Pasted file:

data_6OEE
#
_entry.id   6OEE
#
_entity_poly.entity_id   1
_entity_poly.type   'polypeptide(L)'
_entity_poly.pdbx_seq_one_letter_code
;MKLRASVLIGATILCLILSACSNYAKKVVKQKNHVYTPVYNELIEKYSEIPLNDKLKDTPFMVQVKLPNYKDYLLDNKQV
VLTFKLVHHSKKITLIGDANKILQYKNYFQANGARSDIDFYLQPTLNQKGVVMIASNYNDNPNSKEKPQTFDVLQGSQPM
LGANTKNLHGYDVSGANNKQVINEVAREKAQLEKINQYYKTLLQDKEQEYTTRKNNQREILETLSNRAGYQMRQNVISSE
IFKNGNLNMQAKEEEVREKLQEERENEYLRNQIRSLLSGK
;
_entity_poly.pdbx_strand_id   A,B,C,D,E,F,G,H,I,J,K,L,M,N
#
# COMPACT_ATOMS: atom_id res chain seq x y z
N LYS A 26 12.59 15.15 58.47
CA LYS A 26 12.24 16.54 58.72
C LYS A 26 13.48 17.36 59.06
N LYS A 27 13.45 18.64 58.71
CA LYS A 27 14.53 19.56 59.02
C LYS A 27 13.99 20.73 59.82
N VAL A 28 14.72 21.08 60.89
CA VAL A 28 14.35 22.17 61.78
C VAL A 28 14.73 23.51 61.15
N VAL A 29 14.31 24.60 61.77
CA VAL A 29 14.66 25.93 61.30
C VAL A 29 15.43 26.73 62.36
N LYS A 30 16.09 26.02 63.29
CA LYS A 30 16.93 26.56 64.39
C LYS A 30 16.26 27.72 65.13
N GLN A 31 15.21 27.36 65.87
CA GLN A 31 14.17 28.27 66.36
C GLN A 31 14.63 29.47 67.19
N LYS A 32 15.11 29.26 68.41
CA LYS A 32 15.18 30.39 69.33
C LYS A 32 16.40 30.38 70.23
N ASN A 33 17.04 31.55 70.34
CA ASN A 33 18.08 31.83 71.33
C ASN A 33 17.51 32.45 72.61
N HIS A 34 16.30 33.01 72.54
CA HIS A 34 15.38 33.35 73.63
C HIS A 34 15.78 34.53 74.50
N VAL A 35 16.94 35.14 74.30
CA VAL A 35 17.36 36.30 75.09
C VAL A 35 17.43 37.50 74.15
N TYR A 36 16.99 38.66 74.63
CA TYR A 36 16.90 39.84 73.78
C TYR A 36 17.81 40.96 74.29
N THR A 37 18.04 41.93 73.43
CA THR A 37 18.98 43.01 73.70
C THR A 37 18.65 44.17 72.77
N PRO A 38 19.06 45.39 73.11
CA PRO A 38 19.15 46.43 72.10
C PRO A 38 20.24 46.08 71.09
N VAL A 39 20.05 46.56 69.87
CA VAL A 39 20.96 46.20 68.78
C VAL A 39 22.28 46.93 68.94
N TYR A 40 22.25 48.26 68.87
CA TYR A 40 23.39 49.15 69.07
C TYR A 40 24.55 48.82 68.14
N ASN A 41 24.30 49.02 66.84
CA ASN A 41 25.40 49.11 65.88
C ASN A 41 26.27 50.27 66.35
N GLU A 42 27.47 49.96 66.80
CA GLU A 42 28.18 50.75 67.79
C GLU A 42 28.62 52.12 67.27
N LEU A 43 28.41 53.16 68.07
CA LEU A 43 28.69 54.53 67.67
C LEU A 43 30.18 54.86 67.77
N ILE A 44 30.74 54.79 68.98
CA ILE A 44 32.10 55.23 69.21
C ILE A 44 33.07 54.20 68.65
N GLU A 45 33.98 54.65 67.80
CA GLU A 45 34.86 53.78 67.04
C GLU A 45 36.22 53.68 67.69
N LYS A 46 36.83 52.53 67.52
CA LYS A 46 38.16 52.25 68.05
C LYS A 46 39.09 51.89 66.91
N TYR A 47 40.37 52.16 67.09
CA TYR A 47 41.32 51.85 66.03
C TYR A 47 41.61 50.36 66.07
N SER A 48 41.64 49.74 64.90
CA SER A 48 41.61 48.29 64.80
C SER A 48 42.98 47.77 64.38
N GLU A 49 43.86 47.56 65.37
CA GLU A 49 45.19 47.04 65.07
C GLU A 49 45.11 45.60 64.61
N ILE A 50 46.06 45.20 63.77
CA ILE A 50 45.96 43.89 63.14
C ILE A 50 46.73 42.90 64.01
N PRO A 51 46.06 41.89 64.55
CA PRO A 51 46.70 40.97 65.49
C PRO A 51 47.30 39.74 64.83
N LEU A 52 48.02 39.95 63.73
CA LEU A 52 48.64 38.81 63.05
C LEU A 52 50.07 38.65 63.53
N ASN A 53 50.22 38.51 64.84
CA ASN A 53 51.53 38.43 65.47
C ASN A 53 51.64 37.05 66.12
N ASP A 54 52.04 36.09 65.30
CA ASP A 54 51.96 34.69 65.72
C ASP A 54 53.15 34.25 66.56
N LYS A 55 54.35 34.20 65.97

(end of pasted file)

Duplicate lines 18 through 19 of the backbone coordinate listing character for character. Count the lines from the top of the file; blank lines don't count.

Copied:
C LYS A 26 13.48 17.36 59.06
N LYS A 27 13.45 18.64 58.71